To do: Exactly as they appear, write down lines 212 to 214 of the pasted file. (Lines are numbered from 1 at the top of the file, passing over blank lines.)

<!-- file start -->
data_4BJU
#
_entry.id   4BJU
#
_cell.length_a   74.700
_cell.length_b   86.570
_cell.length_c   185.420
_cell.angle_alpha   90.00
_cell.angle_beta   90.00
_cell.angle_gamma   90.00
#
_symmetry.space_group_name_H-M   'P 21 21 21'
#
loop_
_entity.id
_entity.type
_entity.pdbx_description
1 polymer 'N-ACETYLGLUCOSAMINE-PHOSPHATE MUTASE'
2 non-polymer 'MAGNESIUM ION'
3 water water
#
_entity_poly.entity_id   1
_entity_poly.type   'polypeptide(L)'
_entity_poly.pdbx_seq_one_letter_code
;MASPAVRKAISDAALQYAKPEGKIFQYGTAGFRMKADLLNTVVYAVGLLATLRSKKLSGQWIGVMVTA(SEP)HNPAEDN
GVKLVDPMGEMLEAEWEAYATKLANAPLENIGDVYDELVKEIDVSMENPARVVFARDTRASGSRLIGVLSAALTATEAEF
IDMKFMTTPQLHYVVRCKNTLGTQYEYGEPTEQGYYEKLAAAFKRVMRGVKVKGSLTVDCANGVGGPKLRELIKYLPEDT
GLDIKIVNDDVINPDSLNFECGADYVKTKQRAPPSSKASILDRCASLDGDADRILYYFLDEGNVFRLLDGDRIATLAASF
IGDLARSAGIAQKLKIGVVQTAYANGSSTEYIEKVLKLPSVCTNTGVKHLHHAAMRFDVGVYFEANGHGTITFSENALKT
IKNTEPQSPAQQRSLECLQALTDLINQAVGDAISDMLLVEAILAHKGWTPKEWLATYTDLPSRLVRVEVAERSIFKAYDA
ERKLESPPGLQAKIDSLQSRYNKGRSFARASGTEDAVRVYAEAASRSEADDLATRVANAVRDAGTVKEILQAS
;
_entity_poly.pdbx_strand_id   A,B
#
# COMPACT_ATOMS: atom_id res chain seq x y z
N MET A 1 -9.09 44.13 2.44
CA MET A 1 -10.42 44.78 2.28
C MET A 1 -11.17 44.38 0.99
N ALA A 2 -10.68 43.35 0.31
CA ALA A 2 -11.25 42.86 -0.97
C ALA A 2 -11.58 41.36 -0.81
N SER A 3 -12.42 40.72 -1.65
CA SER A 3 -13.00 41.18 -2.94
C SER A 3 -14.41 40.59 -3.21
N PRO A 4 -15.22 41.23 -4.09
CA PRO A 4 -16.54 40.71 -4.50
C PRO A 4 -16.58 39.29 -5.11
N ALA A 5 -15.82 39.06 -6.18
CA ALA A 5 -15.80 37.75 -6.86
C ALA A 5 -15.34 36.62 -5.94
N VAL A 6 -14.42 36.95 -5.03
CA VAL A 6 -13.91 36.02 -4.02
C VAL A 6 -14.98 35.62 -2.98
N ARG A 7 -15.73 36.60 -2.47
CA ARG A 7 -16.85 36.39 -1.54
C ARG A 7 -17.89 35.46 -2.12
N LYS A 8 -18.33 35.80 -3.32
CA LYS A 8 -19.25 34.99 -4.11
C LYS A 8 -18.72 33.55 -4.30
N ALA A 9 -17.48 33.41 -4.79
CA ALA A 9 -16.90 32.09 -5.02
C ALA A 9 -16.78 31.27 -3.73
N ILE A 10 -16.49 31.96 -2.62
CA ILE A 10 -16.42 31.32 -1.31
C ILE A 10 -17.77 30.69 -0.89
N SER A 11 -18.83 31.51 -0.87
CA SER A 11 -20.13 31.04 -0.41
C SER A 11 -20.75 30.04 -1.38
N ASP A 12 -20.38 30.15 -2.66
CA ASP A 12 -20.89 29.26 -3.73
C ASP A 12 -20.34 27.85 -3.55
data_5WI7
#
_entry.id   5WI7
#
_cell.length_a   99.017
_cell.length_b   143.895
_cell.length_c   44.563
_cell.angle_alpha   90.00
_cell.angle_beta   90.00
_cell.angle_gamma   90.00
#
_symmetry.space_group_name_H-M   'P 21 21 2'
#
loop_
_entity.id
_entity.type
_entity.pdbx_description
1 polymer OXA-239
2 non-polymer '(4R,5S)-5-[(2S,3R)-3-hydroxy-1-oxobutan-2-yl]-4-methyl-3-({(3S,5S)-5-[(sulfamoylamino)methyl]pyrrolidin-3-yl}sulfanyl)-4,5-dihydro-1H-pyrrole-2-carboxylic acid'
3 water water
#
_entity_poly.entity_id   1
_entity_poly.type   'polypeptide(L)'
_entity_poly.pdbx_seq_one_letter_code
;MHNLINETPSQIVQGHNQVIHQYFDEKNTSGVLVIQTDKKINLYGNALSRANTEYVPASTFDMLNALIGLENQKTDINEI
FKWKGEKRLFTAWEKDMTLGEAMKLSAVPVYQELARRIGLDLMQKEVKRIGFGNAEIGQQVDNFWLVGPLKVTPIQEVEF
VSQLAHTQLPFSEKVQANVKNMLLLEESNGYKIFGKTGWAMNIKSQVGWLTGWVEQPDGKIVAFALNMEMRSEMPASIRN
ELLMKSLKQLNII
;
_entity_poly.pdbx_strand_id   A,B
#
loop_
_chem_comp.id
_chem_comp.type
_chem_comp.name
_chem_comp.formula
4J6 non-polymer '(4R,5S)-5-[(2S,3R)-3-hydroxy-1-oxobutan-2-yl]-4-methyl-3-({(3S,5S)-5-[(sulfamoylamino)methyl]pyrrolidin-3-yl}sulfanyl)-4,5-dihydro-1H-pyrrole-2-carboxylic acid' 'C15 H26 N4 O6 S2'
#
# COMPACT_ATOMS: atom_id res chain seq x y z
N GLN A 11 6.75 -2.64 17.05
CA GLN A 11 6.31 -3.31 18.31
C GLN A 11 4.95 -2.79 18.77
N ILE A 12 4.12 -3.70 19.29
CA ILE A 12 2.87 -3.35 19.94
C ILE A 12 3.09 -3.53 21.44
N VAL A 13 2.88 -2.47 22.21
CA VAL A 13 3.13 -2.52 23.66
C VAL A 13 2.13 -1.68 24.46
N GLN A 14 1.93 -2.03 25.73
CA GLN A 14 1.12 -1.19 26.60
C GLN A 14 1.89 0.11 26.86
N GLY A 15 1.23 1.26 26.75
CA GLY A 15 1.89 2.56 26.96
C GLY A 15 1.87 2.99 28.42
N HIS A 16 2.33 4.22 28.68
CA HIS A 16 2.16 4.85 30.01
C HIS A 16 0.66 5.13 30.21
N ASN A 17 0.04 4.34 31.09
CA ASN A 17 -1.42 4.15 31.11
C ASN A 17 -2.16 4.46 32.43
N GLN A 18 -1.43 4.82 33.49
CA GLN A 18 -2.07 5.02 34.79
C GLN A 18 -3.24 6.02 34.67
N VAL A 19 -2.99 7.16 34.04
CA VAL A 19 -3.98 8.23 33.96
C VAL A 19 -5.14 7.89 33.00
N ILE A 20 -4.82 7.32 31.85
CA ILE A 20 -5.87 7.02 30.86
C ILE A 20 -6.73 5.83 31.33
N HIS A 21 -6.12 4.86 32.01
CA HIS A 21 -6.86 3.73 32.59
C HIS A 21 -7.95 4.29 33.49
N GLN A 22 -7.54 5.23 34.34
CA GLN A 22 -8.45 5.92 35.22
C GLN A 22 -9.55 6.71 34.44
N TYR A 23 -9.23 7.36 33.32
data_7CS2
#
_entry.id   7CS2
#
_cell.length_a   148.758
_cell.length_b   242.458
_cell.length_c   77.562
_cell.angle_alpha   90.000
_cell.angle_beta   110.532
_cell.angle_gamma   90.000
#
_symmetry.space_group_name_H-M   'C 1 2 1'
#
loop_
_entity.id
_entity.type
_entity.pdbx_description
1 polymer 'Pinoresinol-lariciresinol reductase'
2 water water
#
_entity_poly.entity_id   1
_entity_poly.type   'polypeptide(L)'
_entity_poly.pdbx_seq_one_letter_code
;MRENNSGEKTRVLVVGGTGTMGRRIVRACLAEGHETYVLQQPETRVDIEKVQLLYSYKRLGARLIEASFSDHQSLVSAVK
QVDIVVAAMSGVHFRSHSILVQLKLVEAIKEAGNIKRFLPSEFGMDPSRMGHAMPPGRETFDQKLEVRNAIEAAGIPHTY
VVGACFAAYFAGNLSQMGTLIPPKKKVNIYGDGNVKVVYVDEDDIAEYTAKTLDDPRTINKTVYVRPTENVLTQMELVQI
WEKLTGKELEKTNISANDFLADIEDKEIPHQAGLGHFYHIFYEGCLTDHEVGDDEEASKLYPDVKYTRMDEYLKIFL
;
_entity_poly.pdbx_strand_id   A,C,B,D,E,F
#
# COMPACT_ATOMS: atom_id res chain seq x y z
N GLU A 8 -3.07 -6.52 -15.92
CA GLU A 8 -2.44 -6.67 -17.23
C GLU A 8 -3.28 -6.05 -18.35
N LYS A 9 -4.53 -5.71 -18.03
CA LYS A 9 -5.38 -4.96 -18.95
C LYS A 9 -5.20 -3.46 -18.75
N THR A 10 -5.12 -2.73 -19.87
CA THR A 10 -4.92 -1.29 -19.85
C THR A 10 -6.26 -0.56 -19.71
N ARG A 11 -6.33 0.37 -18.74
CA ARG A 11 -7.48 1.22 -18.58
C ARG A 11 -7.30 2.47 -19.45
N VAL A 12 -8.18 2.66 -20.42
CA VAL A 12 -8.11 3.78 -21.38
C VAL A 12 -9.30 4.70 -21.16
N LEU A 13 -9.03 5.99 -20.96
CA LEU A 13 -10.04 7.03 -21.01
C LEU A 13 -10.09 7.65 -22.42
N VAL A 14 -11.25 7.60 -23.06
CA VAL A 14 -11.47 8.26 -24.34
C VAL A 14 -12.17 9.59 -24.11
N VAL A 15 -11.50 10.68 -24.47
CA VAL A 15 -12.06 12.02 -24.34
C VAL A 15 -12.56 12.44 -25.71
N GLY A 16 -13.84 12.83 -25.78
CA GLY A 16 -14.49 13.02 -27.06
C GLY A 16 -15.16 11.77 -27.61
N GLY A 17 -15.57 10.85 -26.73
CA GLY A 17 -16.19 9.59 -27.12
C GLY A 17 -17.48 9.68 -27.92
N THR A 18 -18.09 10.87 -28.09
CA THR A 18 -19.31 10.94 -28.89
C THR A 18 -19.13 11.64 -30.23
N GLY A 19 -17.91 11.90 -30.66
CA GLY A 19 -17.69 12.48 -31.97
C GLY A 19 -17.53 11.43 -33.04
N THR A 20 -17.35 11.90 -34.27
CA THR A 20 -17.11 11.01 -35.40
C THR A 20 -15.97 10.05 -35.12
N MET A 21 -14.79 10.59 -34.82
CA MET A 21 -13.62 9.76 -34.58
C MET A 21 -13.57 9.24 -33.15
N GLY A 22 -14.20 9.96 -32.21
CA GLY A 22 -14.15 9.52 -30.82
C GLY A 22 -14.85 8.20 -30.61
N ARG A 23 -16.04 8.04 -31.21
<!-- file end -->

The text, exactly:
N GLY A 19 -17.91 11.90 -30.66
CA GLY A 19 -17.69 12.48 -31.97
C GLY A 19 -17.53 11.43 -33.04